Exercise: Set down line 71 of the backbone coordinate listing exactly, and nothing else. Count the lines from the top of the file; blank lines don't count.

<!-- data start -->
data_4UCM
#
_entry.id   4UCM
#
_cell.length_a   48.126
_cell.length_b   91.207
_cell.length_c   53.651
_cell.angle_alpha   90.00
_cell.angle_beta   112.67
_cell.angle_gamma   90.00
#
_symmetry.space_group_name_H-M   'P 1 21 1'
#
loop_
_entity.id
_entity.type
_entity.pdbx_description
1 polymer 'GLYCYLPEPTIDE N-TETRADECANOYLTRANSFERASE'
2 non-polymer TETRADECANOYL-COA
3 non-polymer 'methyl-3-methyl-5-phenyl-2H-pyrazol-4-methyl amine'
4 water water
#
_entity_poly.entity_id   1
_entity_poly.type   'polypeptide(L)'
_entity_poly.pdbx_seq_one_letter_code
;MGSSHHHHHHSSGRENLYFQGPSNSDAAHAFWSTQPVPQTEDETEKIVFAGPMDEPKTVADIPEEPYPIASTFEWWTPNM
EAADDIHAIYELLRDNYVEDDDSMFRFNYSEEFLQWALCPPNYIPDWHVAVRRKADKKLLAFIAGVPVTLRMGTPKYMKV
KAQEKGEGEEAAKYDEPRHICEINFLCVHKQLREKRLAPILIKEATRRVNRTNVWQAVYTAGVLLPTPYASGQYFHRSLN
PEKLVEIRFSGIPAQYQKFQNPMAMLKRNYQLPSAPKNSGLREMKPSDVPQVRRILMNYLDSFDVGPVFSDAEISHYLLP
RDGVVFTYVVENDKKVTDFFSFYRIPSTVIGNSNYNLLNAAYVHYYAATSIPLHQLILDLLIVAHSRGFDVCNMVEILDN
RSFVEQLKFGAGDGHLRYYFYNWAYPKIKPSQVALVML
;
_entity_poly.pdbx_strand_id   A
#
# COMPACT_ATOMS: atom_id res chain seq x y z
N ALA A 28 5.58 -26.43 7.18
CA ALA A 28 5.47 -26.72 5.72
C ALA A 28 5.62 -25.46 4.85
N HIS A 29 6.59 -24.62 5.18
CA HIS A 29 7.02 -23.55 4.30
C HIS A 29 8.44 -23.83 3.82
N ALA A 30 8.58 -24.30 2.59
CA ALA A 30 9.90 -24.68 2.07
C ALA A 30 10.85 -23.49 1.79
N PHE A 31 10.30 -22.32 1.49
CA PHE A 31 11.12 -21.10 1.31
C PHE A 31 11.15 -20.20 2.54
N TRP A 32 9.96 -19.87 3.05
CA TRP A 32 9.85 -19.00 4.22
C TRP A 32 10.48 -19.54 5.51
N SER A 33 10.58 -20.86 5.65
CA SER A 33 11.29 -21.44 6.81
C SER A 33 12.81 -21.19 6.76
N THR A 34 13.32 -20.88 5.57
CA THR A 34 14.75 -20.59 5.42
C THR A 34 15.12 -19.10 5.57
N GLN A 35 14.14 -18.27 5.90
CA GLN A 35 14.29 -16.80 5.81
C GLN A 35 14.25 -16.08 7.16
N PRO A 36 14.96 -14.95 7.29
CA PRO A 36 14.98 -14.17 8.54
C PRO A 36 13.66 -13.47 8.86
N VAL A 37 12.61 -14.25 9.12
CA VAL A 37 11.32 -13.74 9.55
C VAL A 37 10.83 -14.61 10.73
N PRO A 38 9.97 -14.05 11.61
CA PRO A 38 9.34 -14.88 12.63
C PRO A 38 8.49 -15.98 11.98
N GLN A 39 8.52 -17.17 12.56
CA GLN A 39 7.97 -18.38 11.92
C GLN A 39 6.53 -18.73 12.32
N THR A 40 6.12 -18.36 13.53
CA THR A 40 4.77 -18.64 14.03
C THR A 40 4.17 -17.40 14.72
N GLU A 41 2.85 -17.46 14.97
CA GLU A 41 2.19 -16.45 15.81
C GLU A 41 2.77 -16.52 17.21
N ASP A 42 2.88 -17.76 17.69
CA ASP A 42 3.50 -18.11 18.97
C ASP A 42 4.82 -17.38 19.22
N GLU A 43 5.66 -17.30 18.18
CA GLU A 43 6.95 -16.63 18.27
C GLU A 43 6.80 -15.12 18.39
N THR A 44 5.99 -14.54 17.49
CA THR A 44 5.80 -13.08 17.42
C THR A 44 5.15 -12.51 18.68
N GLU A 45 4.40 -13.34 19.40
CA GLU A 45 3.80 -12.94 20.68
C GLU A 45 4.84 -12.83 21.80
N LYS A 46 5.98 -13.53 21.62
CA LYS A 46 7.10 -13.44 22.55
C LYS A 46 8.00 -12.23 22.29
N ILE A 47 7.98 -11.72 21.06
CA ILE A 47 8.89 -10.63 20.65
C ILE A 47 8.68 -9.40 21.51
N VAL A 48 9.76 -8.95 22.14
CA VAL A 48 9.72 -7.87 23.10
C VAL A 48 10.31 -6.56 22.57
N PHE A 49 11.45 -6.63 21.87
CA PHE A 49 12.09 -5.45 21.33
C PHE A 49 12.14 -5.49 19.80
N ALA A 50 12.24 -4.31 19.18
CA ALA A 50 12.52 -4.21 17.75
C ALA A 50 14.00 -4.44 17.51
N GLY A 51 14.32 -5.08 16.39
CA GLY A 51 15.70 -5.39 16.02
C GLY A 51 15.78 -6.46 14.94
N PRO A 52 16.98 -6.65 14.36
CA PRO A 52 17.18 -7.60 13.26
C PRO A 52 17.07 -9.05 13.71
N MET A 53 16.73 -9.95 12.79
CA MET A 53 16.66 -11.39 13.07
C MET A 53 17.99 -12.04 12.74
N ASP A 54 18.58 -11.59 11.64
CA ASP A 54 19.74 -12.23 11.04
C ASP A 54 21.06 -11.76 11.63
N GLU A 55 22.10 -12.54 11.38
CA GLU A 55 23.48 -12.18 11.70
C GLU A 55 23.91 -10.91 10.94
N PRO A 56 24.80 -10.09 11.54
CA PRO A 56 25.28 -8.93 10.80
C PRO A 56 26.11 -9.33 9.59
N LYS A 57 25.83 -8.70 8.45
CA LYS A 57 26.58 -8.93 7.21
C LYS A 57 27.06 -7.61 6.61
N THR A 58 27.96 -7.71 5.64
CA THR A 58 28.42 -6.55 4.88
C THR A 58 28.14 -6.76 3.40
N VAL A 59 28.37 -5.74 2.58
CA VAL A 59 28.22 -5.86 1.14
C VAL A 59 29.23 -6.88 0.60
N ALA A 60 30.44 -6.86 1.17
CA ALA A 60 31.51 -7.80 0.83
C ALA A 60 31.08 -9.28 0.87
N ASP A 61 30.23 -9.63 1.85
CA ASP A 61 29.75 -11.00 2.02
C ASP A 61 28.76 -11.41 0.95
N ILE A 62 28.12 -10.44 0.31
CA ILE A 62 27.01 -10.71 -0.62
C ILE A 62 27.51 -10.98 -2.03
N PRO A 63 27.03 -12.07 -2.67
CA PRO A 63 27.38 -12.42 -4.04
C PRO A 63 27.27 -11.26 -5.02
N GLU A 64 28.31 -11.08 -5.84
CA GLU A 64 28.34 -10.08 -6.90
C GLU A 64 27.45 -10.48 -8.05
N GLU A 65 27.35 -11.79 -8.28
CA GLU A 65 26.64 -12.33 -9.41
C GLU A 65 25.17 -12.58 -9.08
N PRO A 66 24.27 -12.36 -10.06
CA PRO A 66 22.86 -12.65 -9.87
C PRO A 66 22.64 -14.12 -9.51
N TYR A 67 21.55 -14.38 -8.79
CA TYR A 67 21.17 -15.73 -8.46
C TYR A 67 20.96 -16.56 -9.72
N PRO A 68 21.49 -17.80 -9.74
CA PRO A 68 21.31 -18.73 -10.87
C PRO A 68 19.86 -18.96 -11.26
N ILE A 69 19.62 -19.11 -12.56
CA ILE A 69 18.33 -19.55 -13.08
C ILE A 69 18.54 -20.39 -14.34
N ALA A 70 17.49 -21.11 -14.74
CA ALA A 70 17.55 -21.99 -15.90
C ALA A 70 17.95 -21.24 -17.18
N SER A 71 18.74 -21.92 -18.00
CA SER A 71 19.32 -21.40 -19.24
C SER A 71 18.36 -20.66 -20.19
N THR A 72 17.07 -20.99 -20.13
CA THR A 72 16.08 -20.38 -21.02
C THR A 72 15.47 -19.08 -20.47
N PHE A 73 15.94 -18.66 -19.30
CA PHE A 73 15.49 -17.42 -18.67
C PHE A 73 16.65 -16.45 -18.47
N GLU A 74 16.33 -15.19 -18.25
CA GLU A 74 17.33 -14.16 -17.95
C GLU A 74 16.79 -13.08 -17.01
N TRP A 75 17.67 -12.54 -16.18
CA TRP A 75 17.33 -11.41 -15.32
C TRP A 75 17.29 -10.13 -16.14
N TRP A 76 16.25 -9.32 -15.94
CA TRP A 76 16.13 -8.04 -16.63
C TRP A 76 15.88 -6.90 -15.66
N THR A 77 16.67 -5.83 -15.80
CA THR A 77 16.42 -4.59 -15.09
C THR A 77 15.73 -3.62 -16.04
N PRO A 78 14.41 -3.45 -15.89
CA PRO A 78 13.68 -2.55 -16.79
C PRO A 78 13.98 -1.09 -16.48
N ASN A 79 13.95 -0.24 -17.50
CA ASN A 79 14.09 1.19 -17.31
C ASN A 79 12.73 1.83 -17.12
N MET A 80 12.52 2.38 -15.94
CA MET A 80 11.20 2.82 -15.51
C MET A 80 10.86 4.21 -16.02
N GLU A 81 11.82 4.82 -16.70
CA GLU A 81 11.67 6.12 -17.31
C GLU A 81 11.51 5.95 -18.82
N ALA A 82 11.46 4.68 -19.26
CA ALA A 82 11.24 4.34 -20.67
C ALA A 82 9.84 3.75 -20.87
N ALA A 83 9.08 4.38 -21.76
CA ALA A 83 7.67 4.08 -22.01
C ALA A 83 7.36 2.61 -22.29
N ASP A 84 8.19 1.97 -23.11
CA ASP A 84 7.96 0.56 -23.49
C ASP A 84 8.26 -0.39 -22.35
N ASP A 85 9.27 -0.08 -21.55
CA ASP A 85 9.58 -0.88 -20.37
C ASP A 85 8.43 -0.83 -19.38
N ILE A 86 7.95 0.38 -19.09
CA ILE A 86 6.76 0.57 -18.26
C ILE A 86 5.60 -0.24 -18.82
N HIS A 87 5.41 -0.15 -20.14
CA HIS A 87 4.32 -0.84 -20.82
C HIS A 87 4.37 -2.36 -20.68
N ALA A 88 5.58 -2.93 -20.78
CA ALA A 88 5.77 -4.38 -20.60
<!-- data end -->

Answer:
C GLN A 39 6.53 -18.73 12.32